A London beset by impoverished young people in marauding gangs, so respectable women fear to walk the streets. Products of poverty-stricken homes where fathers have vanished, or no homes at all when parents were dead or couldn’t cope. Growing up in institutions or on the streets, victims of physical and sexual abuse. A broken society with broken homes producing unhappy children. This was London in the 1840s, a sad place, disfigured by vast disparities of wealth, income and life chances.
Its story is vividly conveyed in the novels of Charles Dickens, who had experienced some of it in his childhood. He tried to give practical help to some of the young female victims when in 1847, he established Urania Cottage in Shepherd’s Bush, financed by the wealthy Angela Burdett-Coutts, who was distressed about the women and child prostitutes who crouched on the steps of her house in Piccadilly. Dickens was less exceptional in this venture than Hartley suggests, one of many well-meaning Victorians who tried to mould excluded young people in their ways, understandably unconscious of how profoundly damaged they were. Dickens’s way was training in domestic skills, with education, music and poetry, provided that they obeyed the rules, until they were fit for emigration to the colonies, domestic service and marriage.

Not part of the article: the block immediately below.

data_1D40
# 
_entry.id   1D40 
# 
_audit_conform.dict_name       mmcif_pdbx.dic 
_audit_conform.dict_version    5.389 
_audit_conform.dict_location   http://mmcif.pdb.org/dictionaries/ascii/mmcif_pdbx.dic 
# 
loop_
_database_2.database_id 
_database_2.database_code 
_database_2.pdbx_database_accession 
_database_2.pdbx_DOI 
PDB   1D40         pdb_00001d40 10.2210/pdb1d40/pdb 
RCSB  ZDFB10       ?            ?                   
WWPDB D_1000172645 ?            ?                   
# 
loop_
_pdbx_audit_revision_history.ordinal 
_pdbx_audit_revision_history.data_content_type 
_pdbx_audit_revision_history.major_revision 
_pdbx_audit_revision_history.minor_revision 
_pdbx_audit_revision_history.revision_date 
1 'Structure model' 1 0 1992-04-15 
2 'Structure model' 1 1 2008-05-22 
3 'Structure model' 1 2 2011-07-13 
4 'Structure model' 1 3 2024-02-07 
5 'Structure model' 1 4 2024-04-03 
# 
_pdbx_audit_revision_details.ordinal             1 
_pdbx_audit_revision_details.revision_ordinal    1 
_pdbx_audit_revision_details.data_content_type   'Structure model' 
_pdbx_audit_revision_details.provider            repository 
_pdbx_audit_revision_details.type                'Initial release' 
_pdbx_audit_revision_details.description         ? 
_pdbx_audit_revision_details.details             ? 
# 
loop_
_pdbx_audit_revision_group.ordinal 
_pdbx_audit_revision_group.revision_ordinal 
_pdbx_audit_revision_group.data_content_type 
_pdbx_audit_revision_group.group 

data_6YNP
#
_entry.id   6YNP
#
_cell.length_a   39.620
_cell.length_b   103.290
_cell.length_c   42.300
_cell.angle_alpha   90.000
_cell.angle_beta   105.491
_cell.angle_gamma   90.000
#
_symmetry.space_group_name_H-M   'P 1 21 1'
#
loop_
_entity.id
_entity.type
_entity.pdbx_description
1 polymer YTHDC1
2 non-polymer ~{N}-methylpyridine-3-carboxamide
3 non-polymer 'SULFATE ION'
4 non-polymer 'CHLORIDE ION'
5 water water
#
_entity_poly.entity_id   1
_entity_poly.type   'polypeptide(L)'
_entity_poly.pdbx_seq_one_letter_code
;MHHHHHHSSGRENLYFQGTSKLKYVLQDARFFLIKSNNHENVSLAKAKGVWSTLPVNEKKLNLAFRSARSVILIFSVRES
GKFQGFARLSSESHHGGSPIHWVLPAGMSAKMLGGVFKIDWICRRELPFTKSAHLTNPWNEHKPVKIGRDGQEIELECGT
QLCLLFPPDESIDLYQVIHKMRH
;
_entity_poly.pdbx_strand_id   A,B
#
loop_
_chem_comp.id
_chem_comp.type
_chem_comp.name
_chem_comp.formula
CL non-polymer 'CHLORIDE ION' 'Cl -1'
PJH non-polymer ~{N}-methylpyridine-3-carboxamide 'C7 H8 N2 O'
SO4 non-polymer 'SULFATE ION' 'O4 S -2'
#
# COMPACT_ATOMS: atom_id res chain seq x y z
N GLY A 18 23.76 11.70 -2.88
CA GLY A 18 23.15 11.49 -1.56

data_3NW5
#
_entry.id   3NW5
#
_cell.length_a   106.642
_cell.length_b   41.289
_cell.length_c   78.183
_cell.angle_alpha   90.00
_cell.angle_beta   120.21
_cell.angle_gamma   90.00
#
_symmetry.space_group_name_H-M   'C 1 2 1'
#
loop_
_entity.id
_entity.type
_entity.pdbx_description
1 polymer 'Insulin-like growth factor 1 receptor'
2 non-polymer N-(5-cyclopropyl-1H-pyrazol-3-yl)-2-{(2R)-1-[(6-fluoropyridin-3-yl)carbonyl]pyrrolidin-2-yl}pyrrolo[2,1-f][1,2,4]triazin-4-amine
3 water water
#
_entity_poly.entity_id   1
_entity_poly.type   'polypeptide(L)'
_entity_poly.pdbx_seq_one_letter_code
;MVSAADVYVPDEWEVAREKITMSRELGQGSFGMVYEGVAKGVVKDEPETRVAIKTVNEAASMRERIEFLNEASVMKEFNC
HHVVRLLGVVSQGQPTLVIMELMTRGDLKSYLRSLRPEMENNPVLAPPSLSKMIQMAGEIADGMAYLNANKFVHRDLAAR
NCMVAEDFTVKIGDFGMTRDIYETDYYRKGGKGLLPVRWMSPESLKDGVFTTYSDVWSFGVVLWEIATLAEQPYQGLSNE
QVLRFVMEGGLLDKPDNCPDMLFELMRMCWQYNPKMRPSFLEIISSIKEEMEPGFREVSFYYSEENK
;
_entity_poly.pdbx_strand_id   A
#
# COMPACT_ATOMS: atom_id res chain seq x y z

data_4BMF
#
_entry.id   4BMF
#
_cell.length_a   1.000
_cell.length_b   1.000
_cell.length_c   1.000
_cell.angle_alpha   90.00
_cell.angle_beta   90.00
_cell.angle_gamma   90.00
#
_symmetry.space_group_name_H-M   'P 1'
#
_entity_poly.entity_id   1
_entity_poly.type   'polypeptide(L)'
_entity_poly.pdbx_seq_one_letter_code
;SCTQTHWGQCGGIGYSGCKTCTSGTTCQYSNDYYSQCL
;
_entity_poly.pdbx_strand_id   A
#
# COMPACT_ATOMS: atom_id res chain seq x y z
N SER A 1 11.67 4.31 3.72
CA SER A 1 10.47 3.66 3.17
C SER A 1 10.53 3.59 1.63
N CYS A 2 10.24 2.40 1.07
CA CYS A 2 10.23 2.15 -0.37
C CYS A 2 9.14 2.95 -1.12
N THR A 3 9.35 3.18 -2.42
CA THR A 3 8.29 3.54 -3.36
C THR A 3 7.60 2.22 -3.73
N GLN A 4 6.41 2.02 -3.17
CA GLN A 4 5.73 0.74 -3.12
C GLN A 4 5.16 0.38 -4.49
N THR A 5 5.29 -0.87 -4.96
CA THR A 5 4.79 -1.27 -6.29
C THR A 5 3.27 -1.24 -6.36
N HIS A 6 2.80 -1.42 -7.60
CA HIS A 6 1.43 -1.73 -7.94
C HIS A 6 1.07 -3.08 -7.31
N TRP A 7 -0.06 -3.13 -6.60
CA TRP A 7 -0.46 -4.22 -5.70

Hartley aims to explore the stories of the young women, but this is difficult since few sources survive other than scraps in Dickens’s letters to Burdett-Coutts. It seems that only about half of those Dickens sought to rescue stayed the course and many of the rest fled from surveillance when they reached Australia or South Africa. She is more illuminating on the ways that Dickens used his close observations of them to create some of his greatest characters. We learn more about Dickens than about these other sad lives.
Pat Thane is professor of British history, University of London